Adele C. Boudreaux, who was appointed director of the Prince George's County Department of Social Services in September and began working a month ago, died Tuesday at the University of Maryland Shock Trauma Center of injuries she suffered in an automobile accident on Dec. 15.
She was 44.
Ms. Boudreaux was on her way to work when her car struck the rear of a vehicle that was stopped at the intersection of Largo Road and Eton Drive in Largo.
The accident, which occurred during a rainstorm, is still under investigation, according to Prince George's County police.
Prince George's County Executive Parris N. Glendening said in a statement that "Ms. Boudreaux was a very talented and caring individual. We are very saddened by her passing and the loss to her family and friends. We had been looking forward to a very productive and professional relationship."
Before coming to Prince George's, she had worked for several years as an associate executive director of Miracle Makers Inc., a nonprofit organization based in Brooklyn, N.Y., that provides foster care and medical services for children.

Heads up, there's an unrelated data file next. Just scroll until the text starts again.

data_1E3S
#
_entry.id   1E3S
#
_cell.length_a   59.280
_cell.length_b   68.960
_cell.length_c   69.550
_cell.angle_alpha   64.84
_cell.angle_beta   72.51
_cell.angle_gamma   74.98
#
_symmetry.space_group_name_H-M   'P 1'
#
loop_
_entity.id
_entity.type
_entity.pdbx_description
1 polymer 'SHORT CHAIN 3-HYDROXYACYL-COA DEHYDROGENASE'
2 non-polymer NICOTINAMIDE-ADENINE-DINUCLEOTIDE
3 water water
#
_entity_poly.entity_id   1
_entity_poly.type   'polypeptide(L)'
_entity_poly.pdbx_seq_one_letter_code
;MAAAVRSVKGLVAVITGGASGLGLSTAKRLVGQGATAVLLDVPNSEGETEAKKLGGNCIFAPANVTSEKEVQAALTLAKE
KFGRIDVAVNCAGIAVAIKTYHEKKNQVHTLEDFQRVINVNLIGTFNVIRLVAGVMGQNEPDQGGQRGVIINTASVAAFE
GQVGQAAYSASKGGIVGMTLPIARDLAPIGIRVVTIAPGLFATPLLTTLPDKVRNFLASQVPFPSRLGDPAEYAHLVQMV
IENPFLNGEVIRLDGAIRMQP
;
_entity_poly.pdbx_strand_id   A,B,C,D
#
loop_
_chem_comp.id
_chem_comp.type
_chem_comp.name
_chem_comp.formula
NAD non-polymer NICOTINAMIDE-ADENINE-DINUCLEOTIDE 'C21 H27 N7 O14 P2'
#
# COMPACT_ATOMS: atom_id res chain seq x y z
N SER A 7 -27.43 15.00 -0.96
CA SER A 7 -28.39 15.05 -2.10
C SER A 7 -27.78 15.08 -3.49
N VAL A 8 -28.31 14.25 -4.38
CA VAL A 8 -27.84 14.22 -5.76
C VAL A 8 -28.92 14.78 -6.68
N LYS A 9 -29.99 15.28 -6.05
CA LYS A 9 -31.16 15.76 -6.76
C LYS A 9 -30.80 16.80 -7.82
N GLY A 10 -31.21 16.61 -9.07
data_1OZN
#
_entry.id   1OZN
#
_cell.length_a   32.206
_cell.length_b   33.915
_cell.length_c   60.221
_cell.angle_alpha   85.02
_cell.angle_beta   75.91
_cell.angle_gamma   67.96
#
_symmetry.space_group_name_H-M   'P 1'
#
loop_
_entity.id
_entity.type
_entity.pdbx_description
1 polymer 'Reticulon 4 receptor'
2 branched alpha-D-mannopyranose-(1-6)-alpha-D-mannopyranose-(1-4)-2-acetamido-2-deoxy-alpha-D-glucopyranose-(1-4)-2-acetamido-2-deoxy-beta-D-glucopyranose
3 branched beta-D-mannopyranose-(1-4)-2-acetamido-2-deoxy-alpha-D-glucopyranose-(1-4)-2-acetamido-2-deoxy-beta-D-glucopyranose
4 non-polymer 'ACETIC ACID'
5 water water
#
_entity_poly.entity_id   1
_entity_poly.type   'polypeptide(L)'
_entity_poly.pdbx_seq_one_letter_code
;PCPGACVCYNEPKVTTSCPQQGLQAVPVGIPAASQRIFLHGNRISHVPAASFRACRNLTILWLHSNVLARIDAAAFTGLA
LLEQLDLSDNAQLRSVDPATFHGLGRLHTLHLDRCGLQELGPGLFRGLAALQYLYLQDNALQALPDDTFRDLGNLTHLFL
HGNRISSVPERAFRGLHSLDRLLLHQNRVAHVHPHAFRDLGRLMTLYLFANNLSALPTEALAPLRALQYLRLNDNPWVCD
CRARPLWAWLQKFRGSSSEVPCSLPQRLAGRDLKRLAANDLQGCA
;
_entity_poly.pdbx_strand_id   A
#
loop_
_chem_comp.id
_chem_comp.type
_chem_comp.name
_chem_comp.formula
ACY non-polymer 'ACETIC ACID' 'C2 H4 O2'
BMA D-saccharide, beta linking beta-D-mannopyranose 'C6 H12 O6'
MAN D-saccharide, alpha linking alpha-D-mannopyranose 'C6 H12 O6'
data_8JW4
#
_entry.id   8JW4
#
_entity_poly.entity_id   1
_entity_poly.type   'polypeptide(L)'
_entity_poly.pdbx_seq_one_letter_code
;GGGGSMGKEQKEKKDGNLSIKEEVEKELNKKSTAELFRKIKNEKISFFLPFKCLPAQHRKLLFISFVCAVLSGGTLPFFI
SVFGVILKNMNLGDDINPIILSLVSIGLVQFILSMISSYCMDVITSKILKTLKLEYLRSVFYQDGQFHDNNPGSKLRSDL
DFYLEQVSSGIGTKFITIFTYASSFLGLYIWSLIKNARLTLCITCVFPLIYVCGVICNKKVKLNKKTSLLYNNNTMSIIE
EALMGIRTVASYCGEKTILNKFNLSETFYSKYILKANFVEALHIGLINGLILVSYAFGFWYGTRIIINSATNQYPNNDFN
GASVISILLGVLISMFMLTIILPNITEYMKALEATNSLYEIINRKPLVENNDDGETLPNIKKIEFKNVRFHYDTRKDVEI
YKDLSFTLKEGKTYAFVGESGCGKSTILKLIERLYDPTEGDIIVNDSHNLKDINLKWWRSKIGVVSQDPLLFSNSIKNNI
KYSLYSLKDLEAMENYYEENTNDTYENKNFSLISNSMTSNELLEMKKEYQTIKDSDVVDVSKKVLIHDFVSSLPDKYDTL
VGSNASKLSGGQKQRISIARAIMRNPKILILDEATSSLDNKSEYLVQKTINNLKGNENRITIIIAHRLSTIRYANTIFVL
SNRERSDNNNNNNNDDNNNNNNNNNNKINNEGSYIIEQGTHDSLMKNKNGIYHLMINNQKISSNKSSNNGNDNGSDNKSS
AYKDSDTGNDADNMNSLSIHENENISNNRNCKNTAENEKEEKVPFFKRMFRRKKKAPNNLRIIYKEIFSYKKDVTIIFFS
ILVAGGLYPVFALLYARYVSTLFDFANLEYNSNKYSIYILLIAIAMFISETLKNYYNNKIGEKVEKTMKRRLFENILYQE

From 1981 to 1990, she was deputy commissioner of the Child Welfare Administration in New York City.
Brooke Trent, former executive deputy commissioner of New York City's Human Resources Administration, who now lives in Leeds, Mass., said, "She combined being a tough-minded administrator with being an extremely caring person. As a black woman, she realized that black families could be and should be kept together and sought the best quality care and support for them that was available."
William J. Grinker, former administrator and commissioner of the New York City Human Resources Administration, called Ms. Boudreaux "a brilliant young woman" whose death "is a great loss to the entire human service community."
Reared in Texas, she was a 1972 graduate of the University of Houston and earned her master's degree from Boston University in 1974.
She received a certified advanced degree in social work from Columbia University in 1980.
She was active in many New York community and professional associations, including the Health and Human Services Committee, the Manhattan Community Board, the National Black Child Development Institute, Harlem Hospital Center and the Council of Family Caring Agencies.
A memorial service was set for 11 a.m. today in the West Wing Chapel of the University of Maryland at College Park.
She is survived by a son, Toussant Boudreaux of Largo; and her parents, George Boudreaux and Evelyn Punchard, both of Houston.